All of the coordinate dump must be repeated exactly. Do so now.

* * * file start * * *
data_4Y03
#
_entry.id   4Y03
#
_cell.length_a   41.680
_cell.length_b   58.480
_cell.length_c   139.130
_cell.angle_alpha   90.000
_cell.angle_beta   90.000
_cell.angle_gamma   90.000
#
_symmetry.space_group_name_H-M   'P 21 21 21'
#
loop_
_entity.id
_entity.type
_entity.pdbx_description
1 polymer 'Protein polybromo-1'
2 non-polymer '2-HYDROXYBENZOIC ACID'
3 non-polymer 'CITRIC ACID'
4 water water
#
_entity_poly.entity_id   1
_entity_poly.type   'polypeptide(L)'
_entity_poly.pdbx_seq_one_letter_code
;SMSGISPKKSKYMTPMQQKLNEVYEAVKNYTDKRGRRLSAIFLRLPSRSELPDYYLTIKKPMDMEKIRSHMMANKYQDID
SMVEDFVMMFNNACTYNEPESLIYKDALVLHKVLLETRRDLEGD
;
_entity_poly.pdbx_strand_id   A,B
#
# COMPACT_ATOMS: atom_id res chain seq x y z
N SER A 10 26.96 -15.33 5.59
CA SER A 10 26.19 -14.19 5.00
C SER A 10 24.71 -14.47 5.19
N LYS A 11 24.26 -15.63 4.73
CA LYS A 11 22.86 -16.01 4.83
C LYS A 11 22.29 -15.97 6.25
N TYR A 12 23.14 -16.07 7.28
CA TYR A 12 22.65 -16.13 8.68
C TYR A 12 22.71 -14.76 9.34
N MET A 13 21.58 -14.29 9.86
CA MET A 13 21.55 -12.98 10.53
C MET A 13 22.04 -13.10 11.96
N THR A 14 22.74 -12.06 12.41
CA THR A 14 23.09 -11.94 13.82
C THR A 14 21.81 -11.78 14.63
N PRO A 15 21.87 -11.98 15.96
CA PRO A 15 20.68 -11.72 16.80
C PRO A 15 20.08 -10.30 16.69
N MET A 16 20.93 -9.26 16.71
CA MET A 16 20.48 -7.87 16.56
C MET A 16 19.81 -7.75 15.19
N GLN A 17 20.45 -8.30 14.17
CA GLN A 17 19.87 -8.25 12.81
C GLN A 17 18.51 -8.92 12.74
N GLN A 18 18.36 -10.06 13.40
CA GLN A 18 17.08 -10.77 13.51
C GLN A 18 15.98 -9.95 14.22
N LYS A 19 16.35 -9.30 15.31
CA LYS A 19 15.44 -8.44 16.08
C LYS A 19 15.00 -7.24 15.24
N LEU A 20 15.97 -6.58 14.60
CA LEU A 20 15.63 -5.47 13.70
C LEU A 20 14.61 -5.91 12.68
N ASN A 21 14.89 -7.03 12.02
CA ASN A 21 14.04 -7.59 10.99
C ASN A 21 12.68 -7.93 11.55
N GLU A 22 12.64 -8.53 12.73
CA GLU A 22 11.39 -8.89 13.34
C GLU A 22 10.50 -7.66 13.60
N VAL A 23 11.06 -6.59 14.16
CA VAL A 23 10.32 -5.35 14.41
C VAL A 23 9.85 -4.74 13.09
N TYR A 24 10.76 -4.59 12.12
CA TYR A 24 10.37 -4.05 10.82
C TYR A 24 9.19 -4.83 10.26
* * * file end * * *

data_4Y03
#
_entry.id   4Y03
#
_cell.length_a   41.680
_cell.length_b   58.480
_cell.length_c   139.130
_cell.angle_alpha   90.000
_cell.angle_beta   90.000
_cell.angle_gamma   90.000
#
_symmetry.space_group_name_H-M   'P 21 21 21'
#
loop_
_entity.id
_entity.type
_entity.pdbx_description
1 polymer 'Protein polybromo-1'
2 non-polymer '2-HYDROXYBENZOIC ACID'
3 non-polymer 'CITRIC ACID'
4 water water
#
_entity_poly.entity_id   1
_entity_poly.type   'polypeptide(L)'
_entity_poly.pdbx_seq_one_letter_code
;SMSGISPKKSKYMTPMQQKLNEVYEAVKNYTDKRGRRLSAIFLRLPSRSELPDYYLTIKKPMDMEKIRSHMMANKYQDID
SMVEDFVMMFNNACTYNEPESLIYKDALVLHKVLLETRRDLEGD
;
_entity_poly.pdbx_strand_id   A,B
#
# COMPACT_ATOMS: atom_id res chain seq x y z
N SER A 10 26.96 -15.33 5.59
CA SER A 10 26.19 -14.19 5.00
C SER A 10 24.71 -14.47 5.19
N LYS A 11 24.26 -15.63 4.73
CA LYS A 11 22.86 -16.01 4.83
C LYS A 11 22.29 -15.97 6.25
N TYR A 12 23.14 -16.07 7.28
CA TYR A 12 22.65 -16.13 8.68
C TYR A 12 22.71 -14.76 9.34
N MET A 13 21.58 -14.29 9.86
CA MET A 13 21.55 -12.98 10.53
C MET A 13 22.04 -13.10 11.96
N THR A 14 22.74 -12.06 12.41
CA THR A 14 23.09 -11.94 13.82
C THR A 14 21.81 -11.78 14.63
N PRO A 15 21.87 -11.98 15.96
CA PRO A 15 20.68 -11.72 16.80
C PRO A 15 20.08 -10.30 16.69
N MET A 16 20.93 -9.26 16.71
CA MET A 16 20.48 -7.87 16.56
C MET A 16 19.81 -7.75 15.19
N GLN A 17 20.45 -8.30 14.17
CA GLN A 17 19.87 -8.25 12.81
C GLN A 17 18.51 -8.92 12.74
N GLN A 18 18.36 -10.06 13.40
CA GLN A 18 17.08 -10.77 13.51
C GLN A 18 15.98 -9.95 14.22
N LYS A 19 16.35 -9.30 15.31
CA LYS A 19 15.44 -8.44 16.08
C LYS A 19 15.00 -7.24 15.24
N LEU A 20 15.97 -6.58 14.60
CA LEU A 20 15.63 -5.47 13.70
C LEU A 20 14.61 -5.91 12.68
N ASN A 21 14.89 -7.03 12.02
CA ASN A 21 14.04 -7.59 10.99
C ASN A 21 12.68 -7.93 11.55
N GLU A 22 12.64 -8.53 12.73
CA GLU A 22 11.39 -8.89 13.34
C GLU A 22 10.50 -7.66 13.60
N VAL A 23 11.06 -6.59 14.16
CA VAL A 23 10.32 -5.35 14.41
C VAL A 23 9.85 -4.74 13.09
N TYR A 24 10.76 -4.59 12.12
CA TYR A 24 10.37 -4.05 10.82
C TYR A 24 9.19 -4.83 10.26